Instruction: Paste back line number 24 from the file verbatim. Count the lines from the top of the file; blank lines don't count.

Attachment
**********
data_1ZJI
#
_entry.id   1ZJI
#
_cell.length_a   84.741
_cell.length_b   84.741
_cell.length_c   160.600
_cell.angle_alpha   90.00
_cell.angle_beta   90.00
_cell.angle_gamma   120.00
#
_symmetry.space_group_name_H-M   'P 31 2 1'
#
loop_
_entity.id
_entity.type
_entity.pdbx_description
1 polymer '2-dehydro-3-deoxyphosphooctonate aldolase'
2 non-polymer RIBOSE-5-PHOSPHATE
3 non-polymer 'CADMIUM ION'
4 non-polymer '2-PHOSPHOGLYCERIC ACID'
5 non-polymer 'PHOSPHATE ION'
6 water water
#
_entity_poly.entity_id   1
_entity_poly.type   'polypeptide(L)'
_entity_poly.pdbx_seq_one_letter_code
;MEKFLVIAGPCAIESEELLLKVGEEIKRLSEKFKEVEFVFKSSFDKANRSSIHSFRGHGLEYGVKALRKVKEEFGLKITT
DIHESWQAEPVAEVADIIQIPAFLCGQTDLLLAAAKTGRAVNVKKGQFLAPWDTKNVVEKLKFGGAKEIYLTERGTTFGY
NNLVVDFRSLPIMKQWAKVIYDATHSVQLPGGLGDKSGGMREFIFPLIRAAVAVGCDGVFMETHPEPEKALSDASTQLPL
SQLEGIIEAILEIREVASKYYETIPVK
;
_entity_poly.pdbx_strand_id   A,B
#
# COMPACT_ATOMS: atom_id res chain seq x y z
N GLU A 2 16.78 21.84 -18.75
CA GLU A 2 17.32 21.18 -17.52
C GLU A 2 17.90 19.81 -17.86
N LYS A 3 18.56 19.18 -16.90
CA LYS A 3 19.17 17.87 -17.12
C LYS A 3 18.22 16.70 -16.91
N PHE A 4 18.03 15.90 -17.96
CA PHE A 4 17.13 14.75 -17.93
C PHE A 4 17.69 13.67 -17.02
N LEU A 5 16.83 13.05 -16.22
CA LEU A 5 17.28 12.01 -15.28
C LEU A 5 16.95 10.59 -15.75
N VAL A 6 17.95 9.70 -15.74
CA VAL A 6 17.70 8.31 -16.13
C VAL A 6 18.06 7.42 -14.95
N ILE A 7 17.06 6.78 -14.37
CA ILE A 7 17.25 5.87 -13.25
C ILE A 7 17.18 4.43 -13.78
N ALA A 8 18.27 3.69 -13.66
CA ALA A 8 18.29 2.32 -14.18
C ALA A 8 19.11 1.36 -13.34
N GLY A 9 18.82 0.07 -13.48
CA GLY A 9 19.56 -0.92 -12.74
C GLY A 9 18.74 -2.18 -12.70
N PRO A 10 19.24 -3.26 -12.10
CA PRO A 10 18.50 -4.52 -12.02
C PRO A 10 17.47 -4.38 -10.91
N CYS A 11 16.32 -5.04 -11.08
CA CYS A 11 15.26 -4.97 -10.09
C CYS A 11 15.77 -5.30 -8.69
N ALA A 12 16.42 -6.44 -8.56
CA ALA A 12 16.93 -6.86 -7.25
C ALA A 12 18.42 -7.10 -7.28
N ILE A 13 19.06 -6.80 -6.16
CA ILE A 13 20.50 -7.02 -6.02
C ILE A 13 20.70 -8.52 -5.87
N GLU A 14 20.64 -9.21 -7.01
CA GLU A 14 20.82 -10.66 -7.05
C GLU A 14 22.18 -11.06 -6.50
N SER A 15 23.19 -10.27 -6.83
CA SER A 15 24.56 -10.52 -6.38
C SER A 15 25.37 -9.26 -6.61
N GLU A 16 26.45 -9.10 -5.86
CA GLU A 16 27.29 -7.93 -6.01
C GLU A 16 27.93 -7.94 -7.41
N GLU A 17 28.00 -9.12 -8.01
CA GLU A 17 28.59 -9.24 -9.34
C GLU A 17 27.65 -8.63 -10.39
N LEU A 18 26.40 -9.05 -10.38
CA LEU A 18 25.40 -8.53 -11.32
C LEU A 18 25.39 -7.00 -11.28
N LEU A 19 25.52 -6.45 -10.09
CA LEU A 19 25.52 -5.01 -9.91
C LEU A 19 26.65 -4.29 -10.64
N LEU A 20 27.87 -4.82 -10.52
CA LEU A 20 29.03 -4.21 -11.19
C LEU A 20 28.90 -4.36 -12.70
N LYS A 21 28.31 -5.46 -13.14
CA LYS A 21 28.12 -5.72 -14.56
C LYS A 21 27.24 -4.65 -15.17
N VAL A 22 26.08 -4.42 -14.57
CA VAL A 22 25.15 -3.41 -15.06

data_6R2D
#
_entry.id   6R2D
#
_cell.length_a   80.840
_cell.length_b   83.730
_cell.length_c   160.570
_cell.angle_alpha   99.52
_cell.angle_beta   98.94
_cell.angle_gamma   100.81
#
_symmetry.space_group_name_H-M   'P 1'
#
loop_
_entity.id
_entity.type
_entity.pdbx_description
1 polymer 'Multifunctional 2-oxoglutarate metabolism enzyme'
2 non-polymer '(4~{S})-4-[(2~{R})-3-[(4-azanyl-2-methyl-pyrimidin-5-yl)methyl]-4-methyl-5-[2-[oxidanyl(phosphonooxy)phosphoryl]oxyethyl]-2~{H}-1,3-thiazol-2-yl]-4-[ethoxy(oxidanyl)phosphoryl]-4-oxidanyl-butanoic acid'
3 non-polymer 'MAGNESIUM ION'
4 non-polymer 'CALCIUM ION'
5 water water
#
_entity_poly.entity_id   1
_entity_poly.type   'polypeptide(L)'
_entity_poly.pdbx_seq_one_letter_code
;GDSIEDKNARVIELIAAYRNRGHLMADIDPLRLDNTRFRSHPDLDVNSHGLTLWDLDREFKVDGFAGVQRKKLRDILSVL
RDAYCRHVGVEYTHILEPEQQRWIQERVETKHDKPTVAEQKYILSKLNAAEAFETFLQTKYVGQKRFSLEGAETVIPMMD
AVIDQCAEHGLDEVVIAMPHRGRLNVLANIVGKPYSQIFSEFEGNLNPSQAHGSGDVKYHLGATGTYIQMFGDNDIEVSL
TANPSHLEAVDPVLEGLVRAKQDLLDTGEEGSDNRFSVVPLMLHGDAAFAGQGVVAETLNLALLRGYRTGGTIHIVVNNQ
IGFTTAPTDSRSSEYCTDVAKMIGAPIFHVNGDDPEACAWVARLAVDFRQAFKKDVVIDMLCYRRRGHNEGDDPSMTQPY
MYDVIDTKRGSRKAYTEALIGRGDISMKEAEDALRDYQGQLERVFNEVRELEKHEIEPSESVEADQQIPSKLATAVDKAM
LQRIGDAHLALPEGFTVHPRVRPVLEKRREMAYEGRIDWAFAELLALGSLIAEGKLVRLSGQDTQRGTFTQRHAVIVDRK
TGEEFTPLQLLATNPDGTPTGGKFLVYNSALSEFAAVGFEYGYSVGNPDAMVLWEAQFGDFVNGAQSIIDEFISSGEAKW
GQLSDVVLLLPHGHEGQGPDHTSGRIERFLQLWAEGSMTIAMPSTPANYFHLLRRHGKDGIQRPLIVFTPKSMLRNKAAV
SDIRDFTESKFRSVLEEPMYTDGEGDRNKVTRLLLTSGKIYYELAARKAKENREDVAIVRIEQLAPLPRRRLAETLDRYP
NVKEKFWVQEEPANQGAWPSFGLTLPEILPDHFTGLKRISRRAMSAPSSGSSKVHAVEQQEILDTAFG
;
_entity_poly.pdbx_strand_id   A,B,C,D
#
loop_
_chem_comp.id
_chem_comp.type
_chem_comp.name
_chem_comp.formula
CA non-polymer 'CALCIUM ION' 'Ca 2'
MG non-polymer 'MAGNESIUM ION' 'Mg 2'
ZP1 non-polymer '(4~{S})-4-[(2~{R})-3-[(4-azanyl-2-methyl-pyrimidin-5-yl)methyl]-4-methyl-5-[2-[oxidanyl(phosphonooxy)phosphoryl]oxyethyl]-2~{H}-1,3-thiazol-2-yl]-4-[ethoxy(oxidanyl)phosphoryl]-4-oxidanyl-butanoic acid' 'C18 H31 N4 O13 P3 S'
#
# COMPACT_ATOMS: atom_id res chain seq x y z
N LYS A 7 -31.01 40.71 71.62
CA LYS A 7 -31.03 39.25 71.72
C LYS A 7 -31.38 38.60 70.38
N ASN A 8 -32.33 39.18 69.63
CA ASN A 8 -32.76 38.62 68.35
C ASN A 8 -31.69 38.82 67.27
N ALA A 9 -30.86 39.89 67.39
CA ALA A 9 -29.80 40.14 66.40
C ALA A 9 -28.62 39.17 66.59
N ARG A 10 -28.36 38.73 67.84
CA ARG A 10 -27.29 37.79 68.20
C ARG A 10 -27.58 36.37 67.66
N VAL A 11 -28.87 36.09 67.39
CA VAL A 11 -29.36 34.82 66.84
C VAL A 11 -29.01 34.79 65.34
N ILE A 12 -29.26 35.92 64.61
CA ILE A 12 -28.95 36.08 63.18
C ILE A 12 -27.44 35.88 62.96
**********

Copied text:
#